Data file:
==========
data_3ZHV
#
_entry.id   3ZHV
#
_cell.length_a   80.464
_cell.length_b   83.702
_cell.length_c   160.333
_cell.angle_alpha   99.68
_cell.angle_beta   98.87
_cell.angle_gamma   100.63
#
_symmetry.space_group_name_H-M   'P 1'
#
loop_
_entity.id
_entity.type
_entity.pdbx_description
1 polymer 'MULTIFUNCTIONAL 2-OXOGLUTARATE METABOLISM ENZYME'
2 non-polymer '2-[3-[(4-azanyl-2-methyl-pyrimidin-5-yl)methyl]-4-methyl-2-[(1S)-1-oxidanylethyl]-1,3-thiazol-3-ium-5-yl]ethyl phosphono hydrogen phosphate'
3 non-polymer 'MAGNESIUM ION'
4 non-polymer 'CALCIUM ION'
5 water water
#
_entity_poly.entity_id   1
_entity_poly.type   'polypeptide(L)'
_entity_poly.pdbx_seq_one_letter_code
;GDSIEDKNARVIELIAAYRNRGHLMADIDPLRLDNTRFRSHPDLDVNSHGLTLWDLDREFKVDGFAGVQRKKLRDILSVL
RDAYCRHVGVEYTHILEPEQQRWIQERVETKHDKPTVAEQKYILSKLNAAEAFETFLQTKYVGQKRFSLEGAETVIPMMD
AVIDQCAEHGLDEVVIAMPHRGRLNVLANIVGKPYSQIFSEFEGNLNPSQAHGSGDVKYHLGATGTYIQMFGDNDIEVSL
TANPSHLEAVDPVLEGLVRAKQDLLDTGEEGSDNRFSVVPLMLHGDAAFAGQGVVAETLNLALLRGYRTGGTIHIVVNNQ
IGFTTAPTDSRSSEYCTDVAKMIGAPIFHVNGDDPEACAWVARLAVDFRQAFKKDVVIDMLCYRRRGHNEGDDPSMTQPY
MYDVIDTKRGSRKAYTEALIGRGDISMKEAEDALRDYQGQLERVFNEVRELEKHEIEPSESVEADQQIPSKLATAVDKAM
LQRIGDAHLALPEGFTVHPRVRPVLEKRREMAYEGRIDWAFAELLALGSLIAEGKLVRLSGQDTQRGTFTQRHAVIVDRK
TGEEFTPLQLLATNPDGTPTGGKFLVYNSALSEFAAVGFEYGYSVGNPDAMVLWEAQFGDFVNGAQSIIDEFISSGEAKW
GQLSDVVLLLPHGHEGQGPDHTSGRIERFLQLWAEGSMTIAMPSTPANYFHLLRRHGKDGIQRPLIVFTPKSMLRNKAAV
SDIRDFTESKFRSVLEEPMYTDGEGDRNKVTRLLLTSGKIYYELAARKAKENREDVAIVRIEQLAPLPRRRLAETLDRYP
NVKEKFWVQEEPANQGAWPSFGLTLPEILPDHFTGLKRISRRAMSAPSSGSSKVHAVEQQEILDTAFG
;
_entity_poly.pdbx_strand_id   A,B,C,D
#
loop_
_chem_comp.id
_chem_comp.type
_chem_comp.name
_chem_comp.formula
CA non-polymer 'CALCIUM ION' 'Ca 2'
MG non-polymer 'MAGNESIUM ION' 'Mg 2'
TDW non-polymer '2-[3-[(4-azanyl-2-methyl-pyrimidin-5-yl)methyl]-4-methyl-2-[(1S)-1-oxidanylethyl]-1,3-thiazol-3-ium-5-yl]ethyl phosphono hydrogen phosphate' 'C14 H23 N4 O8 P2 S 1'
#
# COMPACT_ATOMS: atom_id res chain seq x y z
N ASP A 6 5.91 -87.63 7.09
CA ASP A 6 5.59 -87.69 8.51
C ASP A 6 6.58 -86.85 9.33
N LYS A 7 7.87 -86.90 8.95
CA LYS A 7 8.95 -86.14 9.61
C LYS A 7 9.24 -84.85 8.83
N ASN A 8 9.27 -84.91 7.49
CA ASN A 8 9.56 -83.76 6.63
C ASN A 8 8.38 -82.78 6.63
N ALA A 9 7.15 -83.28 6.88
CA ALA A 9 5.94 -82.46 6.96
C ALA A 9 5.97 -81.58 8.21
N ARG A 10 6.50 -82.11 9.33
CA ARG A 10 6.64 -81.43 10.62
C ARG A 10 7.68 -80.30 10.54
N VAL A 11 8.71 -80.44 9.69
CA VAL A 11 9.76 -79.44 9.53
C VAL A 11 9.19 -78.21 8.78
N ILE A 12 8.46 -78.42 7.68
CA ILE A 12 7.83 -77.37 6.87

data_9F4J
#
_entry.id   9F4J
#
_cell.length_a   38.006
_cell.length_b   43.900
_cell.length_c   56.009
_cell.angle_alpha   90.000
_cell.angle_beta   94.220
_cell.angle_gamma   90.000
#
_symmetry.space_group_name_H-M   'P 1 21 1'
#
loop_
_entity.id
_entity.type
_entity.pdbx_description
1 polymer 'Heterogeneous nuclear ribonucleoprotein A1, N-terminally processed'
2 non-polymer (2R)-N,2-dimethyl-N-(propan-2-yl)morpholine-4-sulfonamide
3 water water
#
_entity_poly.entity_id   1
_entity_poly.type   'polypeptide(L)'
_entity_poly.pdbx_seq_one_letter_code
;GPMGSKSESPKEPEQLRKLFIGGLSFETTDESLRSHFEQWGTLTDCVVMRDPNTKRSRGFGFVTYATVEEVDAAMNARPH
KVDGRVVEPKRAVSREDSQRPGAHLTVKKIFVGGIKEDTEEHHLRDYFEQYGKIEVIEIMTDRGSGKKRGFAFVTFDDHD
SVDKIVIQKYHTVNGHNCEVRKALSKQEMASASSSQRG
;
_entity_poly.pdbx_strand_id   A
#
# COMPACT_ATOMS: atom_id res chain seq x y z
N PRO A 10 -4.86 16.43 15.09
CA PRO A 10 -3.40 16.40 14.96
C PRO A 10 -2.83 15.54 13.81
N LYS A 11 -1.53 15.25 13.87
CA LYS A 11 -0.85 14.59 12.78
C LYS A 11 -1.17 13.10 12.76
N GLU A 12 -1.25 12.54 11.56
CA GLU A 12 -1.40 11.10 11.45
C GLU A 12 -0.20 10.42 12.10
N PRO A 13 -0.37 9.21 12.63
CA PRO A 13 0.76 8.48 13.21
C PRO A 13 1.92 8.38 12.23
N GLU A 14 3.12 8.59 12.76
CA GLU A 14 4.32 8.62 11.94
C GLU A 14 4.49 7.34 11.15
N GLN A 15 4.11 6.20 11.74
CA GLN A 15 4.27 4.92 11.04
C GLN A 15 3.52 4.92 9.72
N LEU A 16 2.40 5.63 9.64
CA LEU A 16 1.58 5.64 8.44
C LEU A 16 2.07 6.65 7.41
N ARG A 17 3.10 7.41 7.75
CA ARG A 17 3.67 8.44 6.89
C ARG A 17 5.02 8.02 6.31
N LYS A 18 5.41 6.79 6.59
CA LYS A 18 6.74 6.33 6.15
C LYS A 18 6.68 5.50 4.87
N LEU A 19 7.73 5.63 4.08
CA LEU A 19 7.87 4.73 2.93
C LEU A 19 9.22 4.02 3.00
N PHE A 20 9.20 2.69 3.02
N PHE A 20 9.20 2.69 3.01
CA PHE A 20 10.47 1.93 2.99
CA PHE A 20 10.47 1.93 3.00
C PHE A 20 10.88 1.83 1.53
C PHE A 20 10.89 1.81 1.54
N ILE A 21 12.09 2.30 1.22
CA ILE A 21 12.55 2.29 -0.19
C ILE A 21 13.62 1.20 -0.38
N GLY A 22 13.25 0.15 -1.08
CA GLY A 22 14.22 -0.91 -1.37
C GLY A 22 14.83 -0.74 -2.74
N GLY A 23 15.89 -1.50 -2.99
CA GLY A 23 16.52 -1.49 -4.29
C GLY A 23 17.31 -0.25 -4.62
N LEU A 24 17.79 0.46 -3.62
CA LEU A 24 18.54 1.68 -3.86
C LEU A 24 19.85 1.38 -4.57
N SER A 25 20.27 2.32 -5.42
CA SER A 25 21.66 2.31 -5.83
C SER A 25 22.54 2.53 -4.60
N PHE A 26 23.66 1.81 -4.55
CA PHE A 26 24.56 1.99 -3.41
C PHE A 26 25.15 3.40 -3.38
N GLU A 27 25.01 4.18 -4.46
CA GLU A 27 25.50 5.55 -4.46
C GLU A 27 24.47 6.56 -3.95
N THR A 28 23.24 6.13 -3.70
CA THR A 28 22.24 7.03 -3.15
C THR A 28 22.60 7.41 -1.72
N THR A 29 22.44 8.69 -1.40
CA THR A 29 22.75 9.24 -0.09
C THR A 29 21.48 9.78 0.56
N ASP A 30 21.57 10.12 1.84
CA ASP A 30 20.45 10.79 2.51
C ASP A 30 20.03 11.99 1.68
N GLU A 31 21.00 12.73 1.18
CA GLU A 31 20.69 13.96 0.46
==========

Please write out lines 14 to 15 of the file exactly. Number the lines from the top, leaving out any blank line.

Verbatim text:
loop_
_entity.id